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I Get Around

I’ve been a lot of places. I started out in Michigan and, aside from a few vacations, stayed there until I was old enough to know better. Michigan’s a beautiful state with four seasons and a lot of outdoor opportunities without any major risk of dangerous wildlife. Oh sure, you can be gored by a deer and there are wolves, black bear, coyotes, moose, and elk the further north you go, but not very many. Michigan’s Upper Peninsula is filled with wonderful natural locations: mountains, rivers, waterfalls, shoreline of the great lakes, and (mostly) a lack of industrialization. My family owns some land up near Marquette, in fact, complete with a small river and a water fall on it (and no power!). It’s a breathtaking getaway in the summer or winter. The UP became part of the inspiration for my book, Dark Earth.

But I left Michigan at the tender age of 18. I joined the Air Force and went to Texas. I came back and ended up moving around lower Michigan, mostly near Lansing and Kalamazoo. I’m not sure which city I preferred more, but for nature and landscape my heart was still set on the UP. Then my wife and I visited my in-laws in Phoenix, Arizona and I was blown away.

It’s hard to compare temperate forests with a desert landscape. It felt like I was on another planet, although a very neat one. I never visited during the high heat of summer so I got to enjoy mild temperatures and an outside and diverse countryside. It was every bit as beautiful  as Michigan’s Upper Peninsula, but in a totally different way: tall and severe mountains, dry washes and gullies, sagebrush and cacti. Not to mention the ghost towns (real or fabricated for tourist traps). It fired up my imagination in ways I never expected and became the backdrop for several books, including Wanted, The Lost Girls, Bound, and Black Widow.

Next came a move to southeastern Utah. A little town called Moab which has the title of the mountain biking capital of the world. In the summer with tourism the population can swell to 5,000. Massive. But for the lack of size and numbers it more than makes up for it in high desert beauty. It’s similar to Phoenix but not as hot, a lot higher altitude (close to a mile up), and a little wetter. Moab is located in a canyon and it hosts countless natural wonders that steal your breath and bring a tear to your eye. Towering columns of rock, massive canyons bested only by the Grand Canyon, the Colorado River, and the arches of rock made famous in post cards, portraits, and license plates. Heck, John Wayne called Moab “where God put the west.” Indeed, many of his films had scenes shot in or around Moab, as well as Thelma and Louise (the car driving over the edge of a cliff), Indiana Jones and the Last Crusade (the tank chase), and several others I can’t remember. Moab also factored heavily into my books, Ice Princess. Just south a couple of hours is Monument Valley, which was an important location in my book, Traitor.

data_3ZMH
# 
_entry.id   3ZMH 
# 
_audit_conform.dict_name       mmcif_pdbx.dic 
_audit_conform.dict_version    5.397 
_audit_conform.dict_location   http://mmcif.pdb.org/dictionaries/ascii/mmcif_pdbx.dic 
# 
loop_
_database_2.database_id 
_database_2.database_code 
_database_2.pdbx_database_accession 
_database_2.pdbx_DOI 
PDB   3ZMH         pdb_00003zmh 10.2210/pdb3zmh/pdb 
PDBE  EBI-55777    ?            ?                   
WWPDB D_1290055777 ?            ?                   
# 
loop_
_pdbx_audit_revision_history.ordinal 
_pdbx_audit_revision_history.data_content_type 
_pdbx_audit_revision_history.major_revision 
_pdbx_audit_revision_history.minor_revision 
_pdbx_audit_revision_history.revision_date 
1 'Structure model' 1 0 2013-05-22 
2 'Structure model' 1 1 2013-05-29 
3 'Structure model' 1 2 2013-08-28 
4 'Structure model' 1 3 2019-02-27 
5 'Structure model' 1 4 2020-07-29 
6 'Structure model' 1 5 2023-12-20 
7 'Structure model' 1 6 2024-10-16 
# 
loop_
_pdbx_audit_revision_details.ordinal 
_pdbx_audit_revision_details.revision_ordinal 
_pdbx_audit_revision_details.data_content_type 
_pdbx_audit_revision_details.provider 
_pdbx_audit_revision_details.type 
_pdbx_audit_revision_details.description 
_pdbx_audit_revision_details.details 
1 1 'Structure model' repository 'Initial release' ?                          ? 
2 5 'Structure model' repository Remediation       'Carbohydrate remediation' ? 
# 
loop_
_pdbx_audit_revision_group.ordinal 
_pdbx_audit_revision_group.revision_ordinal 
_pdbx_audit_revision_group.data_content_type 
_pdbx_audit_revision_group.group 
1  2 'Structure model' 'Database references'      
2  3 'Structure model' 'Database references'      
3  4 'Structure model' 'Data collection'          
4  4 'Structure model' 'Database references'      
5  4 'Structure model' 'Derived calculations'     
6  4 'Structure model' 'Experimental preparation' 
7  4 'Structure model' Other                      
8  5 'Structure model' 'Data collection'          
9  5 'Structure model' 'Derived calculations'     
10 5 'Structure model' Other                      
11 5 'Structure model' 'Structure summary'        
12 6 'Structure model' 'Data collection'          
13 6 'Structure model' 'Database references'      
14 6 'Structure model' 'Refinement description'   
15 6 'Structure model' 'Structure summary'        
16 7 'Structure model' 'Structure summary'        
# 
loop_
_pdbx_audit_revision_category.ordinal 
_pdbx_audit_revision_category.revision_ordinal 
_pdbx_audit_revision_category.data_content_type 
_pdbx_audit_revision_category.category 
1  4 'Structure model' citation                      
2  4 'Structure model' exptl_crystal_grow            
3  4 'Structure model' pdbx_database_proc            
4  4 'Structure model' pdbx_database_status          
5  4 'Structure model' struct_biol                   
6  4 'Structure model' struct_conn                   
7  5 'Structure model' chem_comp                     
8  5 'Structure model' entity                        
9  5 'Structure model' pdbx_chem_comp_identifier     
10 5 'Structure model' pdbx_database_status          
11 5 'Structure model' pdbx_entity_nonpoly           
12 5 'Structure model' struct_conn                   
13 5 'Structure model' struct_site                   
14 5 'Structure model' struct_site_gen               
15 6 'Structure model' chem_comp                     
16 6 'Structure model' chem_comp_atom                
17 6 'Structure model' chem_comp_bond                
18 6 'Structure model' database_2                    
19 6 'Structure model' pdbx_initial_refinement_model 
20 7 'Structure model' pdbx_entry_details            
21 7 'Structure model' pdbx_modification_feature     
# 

While we lived in Moab I had the opportunity to get away for a vacation to Las Vegas. My first trip there (I’ve been back once since and really enjoyed it the second time) was a little rocky due to lack of sleep and some major blisters from walking the strip excessively (had to make sure I saw it all!). I didn’t get away from Vegas at all to see the countryside (I still want to visit Hoover Dam someday), but I saw enough and experienced enough to factor it heavily into a couple more of my books: Wolfgirl and Bounty.

Then I came back from Utah to northeastern Ohio, near Youngstown (about an hour southeast of Cleveland and an hour northwest of Pittsburgh). Ohio is considered the midwest and by and large it was fairly flat land with lots of agriculture, industrialization, and forested land. A fair amount of lakes and even Lake Erie an hour to the north. We really enjoyed living here even if I missed the raw excitement of nature. Great schools, great people (mostly – I have a few exceptions to that generalization), and great opportunities. It wasn’t until we followed a suggestion by a friend and checked out a place called the Nelson Ledges that I really found something natural and awesome. It reminded me of a miniaturized and temperate version of Moab. Ledges, ravines, waterfalls, even some small caves. In the middle of nowhere, it was amazing. So amazing that the Nelson Ledges became a critical location in my book, Devil’s Icebox.

And now it looks like we’re heading back up to Michigan. This time on the eastern side, near Detroit. I sincerely hope this is the last major move, but by no means is it going to be the end of my travels. I’ve been on a cruise in the Caribbean and would love to do it again. I’ve got a passport and a strong urge to visit Europe and Australia, and perhaps other places as well. I may not want to move but I’ve got a lot of years and a lot of miles left in me. And as you can probably tell, I get a lot of inspiration from traveling so it’s definitely time to find some new backdrops for some exciting stories!

Hmm, I wonder if I could vacation in Hawaii and claim it as a business expense?

To learn more about Jason Halstead, visit his website to read about him, sign up for his newsletter, or check out some free samples of his books at http://www.booksbyjason.com.

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